Please hear me, the goal is not to turn you into Susie Sunshine…rather, my goal is to be a Neutral Nelly. It is a reality that no one wants to be near Negative Nancy…and that all humans are wired for connection. It isn’t a difficult equation to see that pessimism won’t yield a great deal of relationships (especially not any enjoyable ones). Learning to see the “ok”, “not awful”, “possibly decent” parts of life can be a difficult journey. It only takes one check-out lane to prove that point. Our media tends to be overly negative and overly panic-inducing. FEAR sells!

Initially, trying to be less negative for me was like trying to strengthen a muscle that I didn’t think I had. I would get so frustrated and I found myself thinking that other people were naturally born more optimistic and that it wasn’t a choice. WRONG! While biology (nature) and your environment (nurture) certainly play a role, we are all humans with free will! This means we can train ourselves to think differently! With (a lot of) practice and persistence, you will find your inner Positive Polly and begin to see the world in a less hateful way!

Here are my life hacks on how:

1. Keep a gratitude journal. Every.Damn.Day. Every single day you need to jot down and really savor a few things that you are grateful for. These can be really big things or really simple things. They can be things you noticed in the world or things you accomplished. Sometimes (on hard days) I ask myself “what doesn’t suck right now?”. There are several apps that exist for this. I prefer an old school journal or the Bliss app.

2. Follow more positive on social media. Almost everything has a hashtag, consider following #mindfulness, #positivepsychology, or hashtags related to uplifting interests such as #abstractart or #nature to increase your enjoyable scrolling. You can also look up and follow businesses such as mine that put out encouragement and uplifting content.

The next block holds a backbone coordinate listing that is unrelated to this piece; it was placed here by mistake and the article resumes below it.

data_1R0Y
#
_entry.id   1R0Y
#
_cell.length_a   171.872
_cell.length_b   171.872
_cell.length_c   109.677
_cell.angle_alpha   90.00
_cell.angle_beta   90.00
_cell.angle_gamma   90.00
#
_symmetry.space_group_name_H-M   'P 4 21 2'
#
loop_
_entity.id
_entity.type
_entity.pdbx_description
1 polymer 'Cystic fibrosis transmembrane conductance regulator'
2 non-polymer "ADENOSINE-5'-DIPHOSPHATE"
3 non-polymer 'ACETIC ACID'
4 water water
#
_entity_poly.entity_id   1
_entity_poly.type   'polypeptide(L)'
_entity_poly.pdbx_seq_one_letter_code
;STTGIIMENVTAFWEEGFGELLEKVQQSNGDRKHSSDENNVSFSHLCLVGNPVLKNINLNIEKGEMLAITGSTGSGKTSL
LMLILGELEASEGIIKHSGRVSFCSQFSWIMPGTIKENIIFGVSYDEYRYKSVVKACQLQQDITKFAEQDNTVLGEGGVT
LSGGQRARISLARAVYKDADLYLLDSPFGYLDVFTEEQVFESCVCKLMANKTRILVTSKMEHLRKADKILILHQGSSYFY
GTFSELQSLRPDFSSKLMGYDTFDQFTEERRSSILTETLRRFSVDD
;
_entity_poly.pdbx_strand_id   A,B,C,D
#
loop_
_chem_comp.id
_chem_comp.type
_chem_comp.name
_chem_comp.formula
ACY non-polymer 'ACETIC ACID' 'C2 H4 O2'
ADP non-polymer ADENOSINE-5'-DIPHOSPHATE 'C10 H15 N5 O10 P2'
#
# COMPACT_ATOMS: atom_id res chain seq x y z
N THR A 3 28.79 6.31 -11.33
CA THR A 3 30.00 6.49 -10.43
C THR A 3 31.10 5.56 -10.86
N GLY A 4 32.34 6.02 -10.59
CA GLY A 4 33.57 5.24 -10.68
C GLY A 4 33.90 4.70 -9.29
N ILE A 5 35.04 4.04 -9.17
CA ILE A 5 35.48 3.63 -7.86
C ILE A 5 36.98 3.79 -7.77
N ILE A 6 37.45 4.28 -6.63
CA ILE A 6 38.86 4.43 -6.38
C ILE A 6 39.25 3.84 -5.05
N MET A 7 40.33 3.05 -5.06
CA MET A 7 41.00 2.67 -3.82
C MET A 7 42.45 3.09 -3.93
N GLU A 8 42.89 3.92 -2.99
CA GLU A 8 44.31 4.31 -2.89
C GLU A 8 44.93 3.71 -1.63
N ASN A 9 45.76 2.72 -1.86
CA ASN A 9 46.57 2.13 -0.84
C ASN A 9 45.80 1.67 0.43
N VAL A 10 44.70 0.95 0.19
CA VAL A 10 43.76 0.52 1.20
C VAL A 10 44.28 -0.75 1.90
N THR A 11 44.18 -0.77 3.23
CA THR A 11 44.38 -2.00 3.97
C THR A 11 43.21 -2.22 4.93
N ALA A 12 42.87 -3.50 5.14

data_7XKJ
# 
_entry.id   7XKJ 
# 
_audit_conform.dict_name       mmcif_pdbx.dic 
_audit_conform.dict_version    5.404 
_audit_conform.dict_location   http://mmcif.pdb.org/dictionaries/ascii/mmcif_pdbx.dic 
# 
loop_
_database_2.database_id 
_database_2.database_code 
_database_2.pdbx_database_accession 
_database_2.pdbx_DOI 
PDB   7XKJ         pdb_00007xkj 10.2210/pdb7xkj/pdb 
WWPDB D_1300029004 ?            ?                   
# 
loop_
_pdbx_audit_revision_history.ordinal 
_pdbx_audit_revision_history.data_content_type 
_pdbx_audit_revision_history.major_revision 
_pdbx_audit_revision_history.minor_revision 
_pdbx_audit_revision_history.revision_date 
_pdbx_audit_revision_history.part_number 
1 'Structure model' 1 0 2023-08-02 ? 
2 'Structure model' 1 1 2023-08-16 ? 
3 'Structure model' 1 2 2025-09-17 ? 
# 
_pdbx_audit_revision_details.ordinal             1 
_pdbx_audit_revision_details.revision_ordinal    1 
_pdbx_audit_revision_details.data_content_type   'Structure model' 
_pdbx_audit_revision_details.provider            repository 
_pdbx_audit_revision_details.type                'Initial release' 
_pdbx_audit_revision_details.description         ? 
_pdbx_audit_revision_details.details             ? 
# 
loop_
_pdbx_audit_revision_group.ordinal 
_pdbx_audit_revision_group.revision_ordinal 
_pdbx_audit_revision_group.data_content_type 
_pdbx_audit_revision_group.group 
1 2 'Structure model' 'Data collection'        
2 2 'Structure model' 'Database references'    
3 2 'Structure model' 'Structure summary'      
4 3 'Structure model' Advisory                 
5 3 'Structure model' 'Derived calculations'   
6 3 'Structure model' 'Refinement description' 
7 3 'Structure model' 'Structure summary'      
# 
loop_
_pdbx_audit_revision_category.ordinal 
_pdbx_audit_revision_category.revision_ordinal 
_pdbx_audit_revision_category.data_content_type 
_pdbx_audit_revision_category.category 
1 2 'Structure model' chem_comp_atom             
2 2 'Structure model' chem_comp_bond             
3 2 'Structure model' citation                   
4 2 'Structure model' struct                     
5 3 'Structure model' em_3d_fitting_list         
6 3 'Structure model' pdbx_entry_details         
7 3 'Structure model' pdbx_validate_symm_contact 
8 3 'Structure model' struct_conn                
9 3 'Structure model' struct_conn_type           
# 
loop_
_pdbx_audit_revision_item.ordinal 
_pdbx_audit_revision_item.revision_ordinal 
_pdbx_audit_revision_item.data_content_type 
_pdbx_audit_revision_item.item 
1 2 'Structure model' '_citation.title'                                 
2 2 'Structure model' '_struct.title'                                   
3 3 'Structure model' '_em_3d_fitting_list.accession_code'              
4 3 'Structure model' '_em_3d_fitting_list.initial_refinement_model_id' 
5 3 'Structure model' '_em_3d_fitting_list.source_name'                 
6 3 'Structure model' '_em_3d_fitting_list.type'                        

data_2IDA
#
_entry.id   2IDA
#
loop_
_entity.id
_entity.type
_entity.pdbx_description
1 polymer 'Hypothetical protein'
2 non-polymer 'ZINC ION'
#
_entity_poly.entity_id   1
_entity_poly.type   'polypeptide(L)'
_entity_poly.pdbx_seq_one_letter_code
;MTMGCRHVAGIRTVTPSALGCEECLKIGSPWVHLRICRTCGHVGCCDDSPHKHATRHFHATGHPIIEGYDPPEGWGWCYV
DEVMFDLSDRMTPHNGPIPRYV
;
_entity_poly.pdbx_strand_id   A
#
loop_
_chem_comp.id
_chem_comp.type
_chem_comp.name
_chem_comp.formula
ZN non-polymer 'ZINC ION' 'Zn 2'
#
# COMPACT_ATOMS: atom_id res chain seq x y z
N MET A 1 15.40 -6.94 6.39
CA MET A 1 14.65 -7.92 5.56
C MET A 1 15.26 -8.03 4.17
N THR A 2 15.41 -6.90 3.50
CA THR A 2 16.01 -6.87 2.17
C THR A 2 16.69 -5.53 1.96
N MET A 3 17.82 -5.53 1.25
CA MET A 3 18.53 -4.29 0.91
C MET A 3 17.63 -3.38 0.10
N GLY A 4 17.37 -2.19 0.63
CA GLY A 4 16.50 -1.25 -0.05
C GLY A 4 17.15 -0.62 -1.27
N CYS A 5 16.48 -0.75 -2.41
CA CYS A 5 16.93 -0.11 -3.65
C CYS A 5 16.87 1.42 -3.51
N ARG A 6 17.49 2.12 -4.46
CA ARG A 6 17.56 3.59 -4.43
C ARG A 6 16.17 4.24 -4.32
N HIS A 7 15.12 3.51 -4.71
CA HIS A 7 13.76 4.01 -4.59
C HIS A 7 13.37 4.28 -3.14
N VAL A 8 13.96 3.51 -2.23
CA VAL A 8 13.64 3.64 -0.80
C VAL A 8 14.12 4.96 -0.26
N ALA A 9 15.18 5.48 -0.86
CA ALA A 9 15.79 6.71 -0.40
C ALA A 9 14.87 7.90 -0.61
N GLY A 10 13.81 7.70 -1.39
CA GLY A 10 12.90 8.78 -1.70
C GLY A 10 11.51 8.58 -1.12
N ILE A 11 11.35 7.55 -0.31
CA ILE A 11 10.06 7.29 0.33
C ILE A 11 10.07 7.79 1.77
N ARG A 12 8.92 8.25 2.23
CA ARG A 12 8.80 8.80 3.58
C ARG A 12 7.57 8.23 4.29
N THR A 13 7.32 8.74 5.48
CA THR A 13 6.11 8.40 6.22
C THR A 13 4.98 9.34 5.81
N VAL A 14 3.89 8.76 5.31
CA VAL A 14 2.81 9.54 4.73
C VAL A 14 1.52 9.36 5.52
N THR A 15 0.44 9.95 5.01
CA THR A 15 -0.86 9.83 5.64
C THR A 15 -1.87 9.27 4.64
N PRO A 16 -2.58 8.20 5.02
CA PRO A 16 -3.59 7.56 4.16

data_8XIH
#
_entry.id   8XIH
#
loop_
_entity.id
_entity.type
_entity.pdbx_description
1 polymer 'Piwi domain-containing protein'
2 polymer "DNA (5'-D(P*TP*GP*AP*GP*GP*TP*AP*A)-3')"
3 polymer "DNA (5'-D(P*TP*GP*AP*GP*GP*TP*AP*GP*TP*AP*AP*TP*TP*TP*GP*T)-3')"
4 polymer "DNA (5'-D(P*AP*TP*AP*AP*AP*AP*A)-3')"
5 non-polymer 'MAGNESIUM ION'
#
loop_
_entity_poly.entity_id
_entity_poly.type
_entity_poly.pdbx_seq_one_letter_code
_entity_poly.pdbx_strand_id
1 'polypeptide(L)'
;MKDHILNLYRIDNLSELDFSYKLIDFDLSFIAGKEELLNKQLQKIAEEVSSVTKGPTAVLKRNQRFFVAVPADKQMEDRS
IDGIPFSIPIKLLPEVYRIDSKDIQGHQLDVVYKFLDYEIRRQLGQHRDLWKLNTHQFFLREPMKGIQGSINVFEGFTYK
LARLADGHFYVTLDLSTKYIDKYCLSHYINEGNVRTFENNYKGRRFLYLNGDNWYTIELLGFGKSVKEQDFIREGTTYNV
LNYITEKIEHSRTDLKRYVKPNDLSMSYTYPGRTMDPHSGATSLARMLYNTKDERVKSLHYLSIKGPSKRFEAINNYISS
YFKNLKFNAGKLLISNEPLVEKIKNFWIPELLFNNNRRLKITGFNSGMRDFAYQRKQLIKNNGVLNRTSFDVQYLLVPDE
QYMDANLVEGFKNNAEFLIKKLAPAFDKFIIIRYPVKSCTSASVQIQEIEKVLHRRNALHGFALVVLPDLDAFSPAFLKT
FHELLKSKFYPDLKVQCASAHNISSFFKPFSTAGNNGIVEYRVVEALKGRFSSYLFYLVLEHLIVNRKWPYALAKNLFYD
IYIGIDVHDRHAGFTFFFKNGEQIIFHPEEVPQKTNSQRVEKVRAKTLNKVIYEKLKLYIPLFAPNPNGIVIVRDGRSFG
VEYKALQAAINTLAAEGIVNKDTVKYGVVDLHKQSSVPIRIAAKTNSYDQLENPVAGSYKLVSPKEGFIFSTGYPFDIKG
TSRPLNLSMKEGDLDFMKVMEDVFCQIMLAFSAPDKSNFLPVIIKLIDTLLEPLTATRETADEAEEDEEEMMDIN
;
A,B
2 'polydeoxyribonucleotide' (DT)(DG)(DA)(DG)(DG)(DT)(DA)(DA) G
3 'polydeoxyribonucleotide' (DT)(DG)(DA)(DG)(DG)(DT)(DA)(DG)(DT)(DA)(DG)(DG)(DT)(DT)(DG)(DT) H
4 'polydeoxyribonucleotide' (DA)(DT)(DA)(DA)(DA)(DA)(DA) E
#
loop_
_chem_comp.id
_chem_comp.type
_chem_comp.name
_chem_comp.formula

3. Limit your time around Negative Nancy. She isn’t good for you.

4. Take walks. It matters, trust me. Het away from your desk, get our of your head, avoid the couch slump. Go play Wizards Unite or Pokemon Go if that helps! Download an app that helps you raise money for charities based on your steps, challenge yourself or a friend with a steps challenge…find ways to incentivise yourself!

5. Get enough sleep (8-9 hours in a row)! You need a solid foundation.

When you find yourself sinking into a negative headspace, try to become aware of it without beating yourself up. Over time you will learn which hacks work for you, and you can say to yourself “You’re getting negative. Go for a walk, it always helps…”!

Uncategorized

Getting to Know Me

I thought it would be fun to play a game with this bucket list. I’ll share what I’ve done and you can comment what you’ve done or want to do!

The Typical Bucket List

1. Skydive – Nope. NOPE. Never gonna happen.
2. Road Trip – Yep. I’ve taken a van trip across America (Ohio to San Diego, up the coast to San Francisco and back) with 12 artists.  It included a few nights on a Navajo Indian reservation, painting a mural on the side of a bridge, staying in a hostel, etc.  I also flew to Phoenix and road tripped back to Cincinnati with a friend.  I’ve also road tripped all over the Midwest and southern United States.
3. Raised farm animals – do chickens and ducks count?
4. Watch Sunrise – yes. Many times. Camping, on a cruise, at home.
5. Roller coaster – little known fact: I LOVE them! I didn’t ride a single ride until age 15 because I was so scared, but when my friends drug me on one, I was hooked. I laugh hysterically while on them!